Professor Abubakar Mu,azu of the Department of Mass Communication, University of Maiduguri (UNIMAID) and Board Member CLEEN Foundation has attributed brutality, highhandedness and violation of ‘Rules of Engagements’ by Military, particularly during the era of Joint Task Force, JTF and Operation Flush in maltreatment of civilians as reason for the endless fight against Boko Haram Insurgents in the North East.

Professor Mu’azu recalled that between 2011 to 2012 which was the peak of the crisis, there was no cooperation between the civilian populace who were not ready to give information on movement and modus operandi of the sect members to security agencies, because, at that time, apart from lack of confidentiality, the security agencies sees civilians as suspected members or collaborators of the sect.

He said such was the reason the military was subjecting anybody on the streets to Frog Jumps, smashing computer and commuters screens, shooting and beating of innocent civilians in the name of fighting Boko Haram.

Mu’azu stated this during at a Two-Day North East Town Hall Dialogue and Training on Civil Military Relations, Issues and Challenges which took place at Barwee Luxury Suite, Maiduguri, Borno state.

CLEEN Foundation organized the programme as part of its contribution to the security architecture in North East states affected by Boko Haram in conjunction with Institute for Peace and Conflict Resolution, to discuss problems and challenges to Civil Military Relations and proffer strategies to mitigate such challenges.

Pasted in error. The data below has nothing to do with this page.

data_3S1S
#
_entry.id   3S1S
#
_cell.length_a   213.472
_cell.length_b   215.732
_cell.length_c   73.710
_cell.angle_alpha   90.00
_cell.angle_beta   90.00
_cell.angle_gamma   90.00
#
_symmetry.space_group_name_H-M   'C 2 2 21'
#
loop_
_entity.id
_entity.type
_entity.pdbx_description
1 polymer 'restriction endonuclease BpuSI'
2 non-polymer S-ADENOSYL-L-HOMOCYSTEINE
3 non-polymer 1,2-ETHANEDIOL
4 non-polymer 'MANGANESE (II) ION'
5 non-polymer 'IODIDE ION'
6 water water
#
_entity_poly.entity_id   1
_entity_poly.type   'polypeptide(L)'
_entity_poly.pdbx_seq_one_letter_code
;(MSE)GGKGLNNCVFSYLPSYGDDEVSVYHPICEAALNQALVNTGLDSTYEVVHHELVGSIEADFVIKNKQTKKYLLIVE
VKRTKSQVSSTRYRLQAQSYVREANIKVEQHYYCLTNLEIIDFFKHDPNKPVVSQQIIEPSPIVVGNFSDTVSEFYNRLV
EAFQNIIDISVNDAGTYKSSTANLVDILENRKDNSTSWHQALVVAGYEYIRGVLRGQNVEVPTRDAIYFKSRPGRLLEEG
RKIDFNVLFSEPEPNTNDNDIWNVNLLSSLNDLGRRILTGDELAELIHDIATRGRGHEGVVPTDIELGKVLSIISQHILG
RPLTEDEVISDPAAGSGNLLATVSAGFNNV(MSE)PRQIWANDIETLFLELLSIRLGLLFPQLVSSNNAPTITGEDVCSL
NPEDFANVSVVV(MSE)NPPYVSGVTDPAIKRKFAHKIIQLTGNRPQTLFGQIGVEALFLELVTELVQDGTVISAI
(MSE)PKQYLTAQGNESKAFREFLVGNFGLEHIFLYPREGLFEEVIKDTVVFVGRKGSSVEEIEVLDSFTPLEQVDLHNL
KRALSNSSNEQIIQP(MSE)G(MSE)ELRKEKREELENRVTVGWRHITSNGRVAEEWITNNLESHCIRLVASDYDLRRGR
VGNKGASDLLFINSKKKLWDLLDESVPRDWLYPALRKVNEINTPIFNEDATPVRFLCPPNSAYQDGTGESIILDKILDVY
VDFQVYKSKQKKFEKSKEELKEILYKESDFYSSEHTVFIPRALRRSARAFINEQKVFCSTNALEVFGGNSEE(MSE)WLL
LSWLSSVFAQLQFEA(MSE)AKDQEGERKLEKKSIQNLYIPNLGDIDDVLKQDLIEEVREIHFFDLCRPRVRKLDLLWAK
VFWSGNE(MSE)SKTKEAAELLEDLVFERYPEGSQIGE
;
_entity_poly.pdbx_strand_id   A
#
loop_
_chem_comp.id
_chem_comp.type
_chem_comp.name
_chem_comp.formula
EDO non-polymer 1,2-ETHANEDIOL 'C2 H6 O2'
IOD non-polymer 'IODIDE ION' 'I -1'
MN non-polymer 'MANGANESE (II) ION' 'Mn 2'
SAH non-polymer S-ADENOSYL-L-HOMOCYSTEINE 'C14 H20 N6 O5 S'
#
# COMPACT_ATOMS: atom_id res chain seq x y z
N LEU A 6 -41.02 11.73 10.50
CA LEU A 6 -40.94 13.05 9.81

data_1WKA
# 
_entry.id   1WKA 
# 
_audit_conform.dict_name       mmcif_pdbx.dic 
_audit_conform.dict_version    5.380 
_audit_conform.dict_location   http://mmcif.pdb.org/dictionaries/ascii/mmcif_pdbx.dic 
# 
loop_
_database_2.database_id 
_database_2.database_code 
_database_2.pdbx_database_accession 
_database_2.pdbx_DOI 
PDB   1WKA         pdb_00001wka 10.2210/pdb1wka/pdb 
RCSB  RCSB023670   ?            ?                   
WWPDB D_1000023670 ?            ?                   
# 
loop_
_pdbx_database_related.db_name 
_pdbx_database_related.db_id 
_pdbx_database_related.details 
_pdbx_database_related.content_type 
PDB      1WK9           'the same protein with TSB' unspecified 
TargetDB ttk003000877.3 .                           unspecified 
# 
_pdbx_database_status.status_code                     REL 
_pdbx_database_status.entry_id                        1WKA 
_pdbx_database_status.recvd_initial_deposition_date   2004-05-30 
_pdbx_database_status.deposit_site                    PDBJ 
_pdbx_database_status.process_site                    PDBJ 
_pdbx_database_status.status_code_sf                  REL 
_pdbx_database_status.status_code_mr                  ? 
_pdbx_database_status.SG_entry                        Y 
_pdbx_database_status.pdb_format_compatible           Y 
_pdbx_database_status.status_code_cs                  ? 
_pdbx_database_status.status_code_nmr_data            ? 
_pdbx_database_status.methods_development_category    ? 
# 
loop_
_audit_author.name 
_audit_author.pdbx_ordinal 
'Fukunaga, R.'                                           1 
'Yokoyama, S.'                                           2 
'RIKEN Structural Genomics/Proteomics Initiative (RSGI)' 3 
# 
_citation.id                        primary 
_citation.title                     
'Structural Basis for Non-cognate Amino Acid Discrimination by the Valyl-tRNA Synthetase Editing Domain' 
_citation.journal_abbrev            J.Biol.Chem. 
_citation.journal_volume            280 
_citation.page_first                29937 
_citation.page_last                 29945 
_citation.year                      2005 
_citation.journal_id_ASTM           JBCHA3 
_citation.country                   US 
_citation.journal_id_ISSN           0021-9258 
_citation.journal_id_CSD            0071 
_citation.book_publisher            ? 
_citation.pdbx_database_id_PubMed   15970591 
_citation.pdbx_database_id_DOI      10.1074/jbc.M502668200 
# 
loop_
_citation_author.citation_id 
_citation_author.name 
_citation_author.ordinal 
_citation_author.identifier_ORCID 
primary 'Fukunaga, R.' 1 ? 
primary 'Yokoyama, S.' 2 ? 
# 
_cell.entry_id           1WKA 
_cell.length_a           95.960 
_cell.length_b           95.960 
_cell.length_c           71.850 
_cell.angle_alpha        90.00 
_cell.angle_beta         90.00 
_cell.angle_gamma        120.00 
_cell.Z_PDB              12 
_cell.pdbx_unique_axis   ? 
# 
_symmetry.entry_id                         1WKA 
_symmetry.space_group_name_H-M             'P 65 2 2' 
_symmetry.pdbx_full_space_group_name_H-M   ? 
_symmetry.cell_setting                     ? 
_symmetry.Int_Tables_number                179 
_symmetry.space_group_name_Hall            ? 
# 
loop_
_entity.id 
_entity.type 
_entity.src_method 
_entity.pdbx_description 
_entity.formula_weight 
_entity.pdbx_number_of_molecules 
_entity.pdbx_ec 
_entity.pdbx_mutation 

Presenting a Paper titled: “Civil Military Relations as a Tool for Preventing and Countering Violent Extremism in the North East”, Professor Mu’azu said, Violent extremism in the North Eastern parts of Nigeria have in the last eight years been expressed on a sustained, but troublesome basis by the activities of Jama’atu Ahlus Sunnah Liddawa’ati wal Jihad (People Committed to the Teachings of the Prophet and Jihad) popularly called Boko Haram.

According to him, the idea of working to prevent and counter violent extremism in Nigeria arose from the sad experiences of killings, destructions and displacement of people by the activities of first militants in the Niger Delta and Boko Haram in the North East.

He However said, it was the activities of Boko Haram that forced governments in Nigeria to take up the issue of violent extremism seriously. In other words, society had waited until faced with a salient incident to take up measures to address the subject, causes, effects, dimensions and responses to violent extremism.

Another issue according to the varsity Don has to do with the fact that unlike parts of Nigeria, the North East did not seem to be a bastion of support for terrorists and radical elements.

His words: “It therefore came as a surprise to most people in the North East that Boko Haram violent extremism occurred in this part of Nigeria.

“The activities of Boko Haram led to the deployment of the security forces that impacted on the relations between the civilians and the military.  It is important to note that the relations between civilians and the military did not start with the deployment of large contingent of the security forces to the North East.  The military had been relating with civilians with occasional frictions, but largely on a cordial basis.

“However there appears to be tendency for relations between civilians and military and other security agencies to be strained whenever soldiers were deployed on internal security duties.

“It is necessary to point out that the relations between civilians and military is an on-going, never to end affair since the military exists to protect civilians.”